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Effects of Vinyl Acetate Content and Extrusion Temperatures on Ethylene Vinyl Acetate (EVA) Tetracycline HCL Fibers Used for Periodontal Applications

[+] Author Affiliations
Sally F. Shady

Stevens Institute of Technology, Hoboken, NJ

Stephen McCarthy

University of Massachusetts, Lowell, MA

Paper No. IMECE2016-66216, pp. V003T04A070; 7 pages
doi:10.1115/IMECE2016-66216
From:
  • ASME 2016 International Mechanical Engineering Congress and Exposition
  • Volume 3: Biomedical and Biotechnology Engineering
  • Phoenix, Arizona, USA, November 11–17, 2016
  • Conference Sponsors: ASME
  • ISBN: 978-0-7918-5053-4
  • Copyright © 2016 by ASME

abstract

Periodontal disease is a prevalent disease that effects all types of ages. Mild cases of periodontal disease include infection and gingivitis. Severe cases of periodontal disease include loss of teeth, and the increased likelihood of systemic diseases such as: cancer, osteoporosis and pneumonia. Current treatments of periodontal disease include systemic approaches such as oral tablets of antibiotics or localized treatments such as the periodontal chip. Oral antibiotics require high dosages to effectively treat the infection therefore causing unwanted side effects. Other treatments include surgery, scaling and rooting. These methods have disadvantages as they are more invasive and require long term maintenance.

The aim of this study was to develop a periodontal fiber containing Tetracycline HCl and ethylene vinyl acetate (EVA) that can be implanted in the periodontal pocket and demonstrate a drug release for up to 10 days. To develop this drug-embedded fiber, ethylene vinyl acetate and tetracycline HCL were combined and subsequently formed into a fiber. First, both materials were melted and mixed for several minutes in a Brabender mixer. The resulting material was then pelletized and the fiber was synthesized using the hot melt extrusion process. To produce the most optimal fiber, various vinyl acetate contents were mixed and extruded at high and low processing temperatures. The fiber uniformity, tensile strength, and drug release was tested on three groups: 40% vinyl acetate with low processing temperatures, 40% vinyl acetate with high processing temperatures and 7% vinyl acetate with low processing temperatures. To test the uniformity of the fiber, an inline IR reader was used to monitor the outer diameter of the fiber. Since a 0.5mm would be easily implanted into the periodontal pocket, this was the desired fiber dimension. The Instron was used to analyze the tensile strength of each group to ensure that the fiber was durable enough to withstand the harsh environment of the oral cavity. For the drug release testing the fibers were placed into H2O and incubated to 37°C. Samples from the release media were taken at various time intervals for a total of 10 days. The samples were tested on the UV spectrophotometer for peak absorbances at 360nm.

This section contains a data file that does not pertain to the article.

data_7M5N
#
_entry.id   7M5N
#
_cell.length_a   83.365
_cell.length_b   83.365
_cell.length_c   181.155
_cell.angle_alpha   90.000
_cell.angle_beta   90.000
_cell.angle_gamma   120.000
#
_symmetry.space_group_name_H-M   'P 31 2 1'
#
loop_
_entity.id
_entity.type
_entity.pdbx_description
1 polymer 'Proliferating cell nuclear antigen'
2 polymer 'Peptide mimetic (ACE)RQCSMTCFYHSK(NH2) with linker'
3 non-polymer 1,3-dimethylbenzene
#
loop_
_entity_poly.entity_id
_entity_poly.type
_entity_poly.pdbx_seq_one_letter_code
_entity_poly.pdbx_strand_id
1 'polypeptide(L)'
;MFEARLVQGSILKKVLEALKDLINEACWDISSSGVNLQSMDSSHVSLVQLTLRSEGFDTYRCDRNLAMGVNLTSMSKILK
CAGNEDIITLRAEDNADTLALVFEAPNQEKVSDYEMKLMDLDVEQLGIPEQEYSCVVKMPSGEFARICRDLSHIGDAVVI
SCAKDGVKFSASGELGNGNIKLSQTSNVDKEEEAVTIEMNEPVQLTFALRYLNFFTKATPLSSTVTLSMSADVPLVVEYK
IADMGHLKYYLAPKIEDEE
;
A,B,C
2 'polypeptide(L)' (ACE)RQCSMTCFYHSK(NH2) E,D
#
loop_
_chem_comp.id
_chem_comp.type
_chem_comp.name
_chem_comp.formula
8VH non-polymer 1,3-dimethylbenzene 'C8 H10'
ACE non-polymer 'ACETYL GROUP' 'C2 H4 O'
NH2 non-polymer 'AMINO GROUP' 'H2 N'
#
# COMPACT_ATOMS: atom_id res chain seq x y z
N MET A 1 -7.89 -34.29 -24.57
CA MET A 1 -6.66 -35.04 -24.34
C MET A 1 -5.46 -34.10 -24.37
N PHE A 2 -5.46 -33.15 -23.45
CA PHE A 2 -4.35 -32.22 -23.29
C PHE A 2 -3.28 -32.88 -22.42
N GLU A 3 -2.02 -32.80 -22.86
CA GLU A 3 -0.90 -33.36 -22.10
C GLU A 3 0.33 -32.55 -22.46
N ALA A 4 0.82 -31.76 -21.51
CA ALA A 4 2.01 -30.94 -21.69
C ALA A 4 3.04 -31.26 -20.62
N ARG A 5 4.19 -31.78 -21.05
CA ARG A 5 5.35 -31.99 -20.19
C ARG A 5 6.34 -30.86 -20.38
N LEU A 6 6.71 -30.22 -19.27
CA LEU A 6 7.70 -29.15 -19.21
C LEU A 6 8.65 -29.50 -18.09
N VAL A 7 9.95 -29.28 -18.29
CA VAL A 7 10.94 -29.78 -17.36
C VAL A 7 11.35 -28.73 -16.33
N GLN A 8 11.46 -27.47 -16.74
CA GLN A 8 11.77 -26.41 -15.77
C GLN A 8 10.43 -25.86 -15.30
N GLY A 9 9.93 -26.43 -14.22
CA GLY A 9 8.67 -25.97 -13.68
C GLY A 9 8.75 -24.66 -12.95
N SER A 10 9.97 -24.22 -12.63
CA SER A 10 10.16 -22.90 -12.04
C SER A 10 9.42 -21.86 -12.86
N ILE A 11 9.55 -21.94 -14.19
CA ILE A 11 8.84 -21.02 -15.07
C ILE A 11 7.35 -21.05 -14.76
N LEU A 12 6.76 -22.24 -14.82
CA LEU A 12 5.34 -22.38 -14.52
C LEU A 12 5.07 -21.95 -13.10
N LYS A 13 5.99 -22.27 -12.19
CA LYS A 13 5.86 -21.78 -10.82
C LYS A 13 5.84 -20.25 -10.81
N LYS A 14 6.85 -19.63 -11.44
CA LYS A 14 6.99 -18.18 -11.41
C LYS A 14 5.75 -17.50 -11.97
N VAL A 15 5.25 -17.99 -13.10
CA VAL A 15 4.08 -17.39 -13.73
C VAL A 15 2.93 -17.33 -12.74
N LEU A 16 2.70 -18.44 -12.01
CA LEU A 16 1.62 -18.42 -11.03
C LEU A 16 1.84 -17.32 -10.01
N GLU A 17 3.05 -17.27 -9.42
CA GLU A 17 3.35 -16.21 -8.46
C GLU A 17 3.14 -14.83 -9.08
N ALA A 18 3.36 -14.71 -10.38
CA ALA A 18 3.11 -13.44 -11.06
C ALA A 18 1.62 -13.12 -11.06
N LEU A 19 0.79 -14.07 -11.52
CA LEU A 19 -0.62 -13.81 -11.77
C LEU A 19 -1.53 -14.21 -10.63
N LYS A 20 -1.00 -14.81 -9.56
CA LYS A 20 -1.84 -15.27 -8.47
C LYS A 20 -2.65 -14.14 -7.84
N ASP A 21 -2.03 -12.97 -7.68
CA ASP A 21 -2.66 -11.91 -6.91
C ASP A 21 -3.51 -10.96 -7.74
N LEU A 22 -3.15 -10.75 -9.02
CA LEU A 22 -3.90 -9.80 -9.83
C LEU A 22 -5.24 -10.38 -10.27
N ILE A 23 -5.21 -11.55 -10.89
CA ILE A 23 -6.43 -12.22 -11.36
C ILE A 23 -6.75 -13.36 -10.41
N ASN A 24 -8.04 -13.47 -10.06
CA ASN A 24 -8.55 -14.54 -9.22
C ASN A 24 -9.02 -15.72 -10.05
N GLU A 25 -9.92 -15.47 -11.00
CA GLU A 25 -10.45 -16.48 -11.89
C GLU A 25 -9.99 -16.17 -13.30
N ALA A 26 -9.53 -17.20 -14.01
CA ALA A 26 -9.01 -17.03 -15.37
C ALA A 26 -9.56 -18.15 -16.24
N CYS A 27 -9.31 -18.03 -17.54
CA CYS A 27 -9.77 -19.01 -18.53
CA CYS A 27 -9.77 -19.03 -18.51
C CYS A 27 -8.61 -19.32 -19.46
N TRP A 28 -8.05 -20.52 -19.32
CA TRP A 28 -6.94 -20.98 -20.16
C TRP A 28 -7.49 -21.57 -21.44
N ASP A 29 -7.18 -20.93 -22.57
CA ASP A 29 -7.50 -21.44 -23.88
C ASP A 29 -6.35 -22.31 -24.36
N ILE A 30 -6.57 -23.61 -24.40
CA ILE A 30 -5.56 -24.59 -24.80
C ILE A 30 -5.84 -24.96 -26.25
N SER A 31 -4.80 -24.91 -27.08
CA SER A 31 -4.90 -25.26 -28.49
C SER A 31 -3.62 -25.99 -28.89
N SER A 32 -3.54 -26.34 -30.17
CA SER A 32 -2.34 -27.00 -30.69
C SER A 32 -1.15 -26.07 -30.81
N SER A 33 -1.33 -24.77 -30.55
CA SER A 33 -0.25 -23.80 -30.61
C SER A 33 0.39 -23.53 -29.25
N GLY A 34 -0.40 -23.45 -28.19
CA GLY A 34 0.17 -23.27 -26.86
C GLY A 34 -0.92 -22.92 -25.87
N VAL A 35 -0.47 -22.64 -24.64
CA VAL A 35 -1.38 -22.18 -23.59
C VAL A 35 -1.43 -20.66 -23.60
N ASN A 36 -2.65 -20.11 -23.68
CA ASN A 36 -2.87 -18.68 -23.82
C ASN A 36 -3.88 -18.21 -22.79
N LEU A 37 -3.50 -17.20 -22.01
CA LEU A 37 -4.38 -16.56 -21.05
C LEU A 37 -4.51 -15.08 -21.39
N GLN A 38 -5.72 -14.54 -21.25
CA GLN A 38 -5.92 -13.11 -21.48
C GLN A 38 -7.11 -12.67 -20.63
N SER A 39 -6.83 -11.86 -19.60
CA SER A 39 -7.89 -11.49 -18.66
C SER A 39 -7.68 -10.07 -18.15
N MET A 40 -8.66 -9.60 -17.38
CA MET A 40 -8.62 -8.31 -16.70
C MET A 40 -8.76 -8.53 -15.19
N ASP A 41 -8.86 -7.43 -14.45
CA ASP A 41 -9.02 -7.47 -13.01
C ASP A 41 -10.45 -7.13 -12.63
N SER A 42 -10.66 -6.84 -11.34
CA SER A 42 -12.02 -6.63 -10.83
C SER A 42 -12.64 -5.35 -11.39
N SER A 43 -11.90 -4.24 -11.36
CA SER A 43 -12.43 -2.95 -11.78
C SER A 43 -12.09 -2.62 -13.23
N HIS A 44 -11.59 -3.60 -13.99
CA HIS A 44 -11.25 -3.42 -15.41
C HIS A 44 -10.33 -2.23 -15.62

The IR reader testing showed that the Elvax 40W (40% vinyl acetate content) material was easier to extrude than the Innospec (7% vinyl acetate content). The tensile strength tests of the fibers were approximately 0.025 ± 0.05 MPa. In-vitro drug release studies indicated that the low processing temperatures fibers released approximately three times the amount of tetracycline HCl than the high processing temperature group. This indicated that the fibers with low processing temperatures had the most favorable drug release profiles for bacterial inhibition. The overall feasibility for the periodontal fiber application was demonstrated in the 40% vinyl acetate group at lower processing temperatures and has shown the potential for multiple antimicrobial applications.

Copyright © 2016 by ASME

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